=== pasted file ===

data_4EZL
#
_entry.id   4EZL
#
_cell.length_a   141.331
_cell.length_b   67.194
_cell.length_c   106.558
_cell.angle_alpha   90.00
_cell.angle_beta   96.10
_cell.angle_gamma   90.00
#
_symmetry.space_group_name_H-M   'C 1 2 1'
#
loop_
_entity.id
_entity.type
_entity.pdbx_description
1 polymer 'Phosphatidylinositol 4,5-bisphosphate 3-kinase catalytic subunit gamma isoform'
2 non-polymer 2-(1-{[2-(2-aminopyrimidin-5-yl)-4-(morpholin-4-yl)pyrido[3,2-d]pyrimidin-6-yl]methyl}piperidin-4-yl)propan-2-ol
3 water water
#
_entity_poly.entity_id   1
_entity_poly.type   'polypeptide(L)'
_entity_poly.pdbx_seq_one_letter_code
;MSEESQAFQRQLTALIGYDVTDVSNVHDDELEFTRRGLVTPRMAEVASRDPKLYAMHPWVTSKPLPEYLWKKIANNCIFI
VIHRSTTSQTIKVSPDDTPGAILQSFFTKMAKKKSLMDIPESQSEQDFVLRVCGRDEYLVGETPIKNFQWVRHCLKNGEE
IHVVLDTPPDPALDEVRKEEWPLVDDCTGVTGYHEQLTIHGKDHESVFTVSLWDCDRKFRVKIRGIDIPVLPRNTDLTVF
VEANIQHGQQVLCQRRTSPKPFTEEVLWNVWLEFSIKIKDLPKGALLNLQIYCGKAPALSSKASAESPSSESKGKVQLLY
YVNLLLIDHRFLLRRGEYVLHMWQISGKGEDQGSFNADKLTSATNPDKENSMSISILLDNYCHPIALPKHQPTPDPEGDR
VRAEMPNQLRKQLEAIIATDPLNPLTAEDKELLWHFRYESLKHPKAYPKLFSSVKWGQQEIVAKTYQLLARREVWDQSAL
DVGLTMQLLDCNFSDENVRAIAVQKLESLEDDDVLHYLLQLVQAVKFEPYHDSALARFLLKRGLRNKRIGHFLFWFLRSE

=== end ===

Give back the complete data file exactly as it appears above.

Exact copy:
data_4EZL
#
_entry.id   4EZL
#
_cell.length_a   141.331
_cell.length_b   67.194
_cell.length_c   106.558
_cell.angle_alpha   90.00
_cell.angle_beta   96.10
_cell.angle_gamma   90.00
#
_symmetry.space_group_name_H-M   'C 1 2 1'
#
loop_
_entity.id
_entity.type
_entity.pdbx_description
1 polymer 'Phosphatidylinositol 4,5-bisphosphate 3-kinase catalytic subunit gamma isoform'
2 non-polymer 2-(1-{[2-(2-aminopyrimidin-5-yl)-4-(morpholin-4-yl)pyrido[3,2-d]pyrimidin-6-yl]methyl}piperidin-4-yl)propan-2-ol
3 water water
#
_entity_poly.entity_id   1
_entity_poly.type   'polypeptide(L)'
_entity_poly.pdbx_seq_one_letter_code
;MSEESQAFQRQLTALIGYDVTDVSNVHDDELEFTRRGLVTPRMAEVASRDPKLYAMHPWVTSKPLPEYLWKKIANNCIFI
VIHRSTTSQTIKVSPDDTPGAILQSFFTKMAKKKSLMDIPESQSEQDFVLRVCGRDEYLVGETPIKNFQWVRHCLKNGEE
IHVVLDTPPDPALDEVRKEEWPLVDDCTGVTGYHEQLTIHGKDHESVFTVSLWDCDRKFRVKIRGIDIPVLPRNTDLTVF
VEANIQHGQQVLCQRRTSPKPFTEEVLWNVWLEFSIKIKDLPKGALLNLQIYCGKAPALSSKASAESPSSESKGKVQLLY
YVNLLLIDHRFLLRRGEYVLHMWQISGKGEDQGSFNADKLTSATNPDKENSMSISILLDNYCHPIALPKHQPTPDPEGDR
VRAEMPNQLRKQLEAIIATDPLNPLTAEDKELLWHFRYESLKHPKAYPKLFSSVKWGQQEIVAKTYQLLARREVWDQSAL
DVGLTMQLLDCNFSDENVRAIAVQKLESLEDDDVLHYLLQLVQAVKFEPYHDSALARFLLKRGLRNKRIGHFLFWFLRSE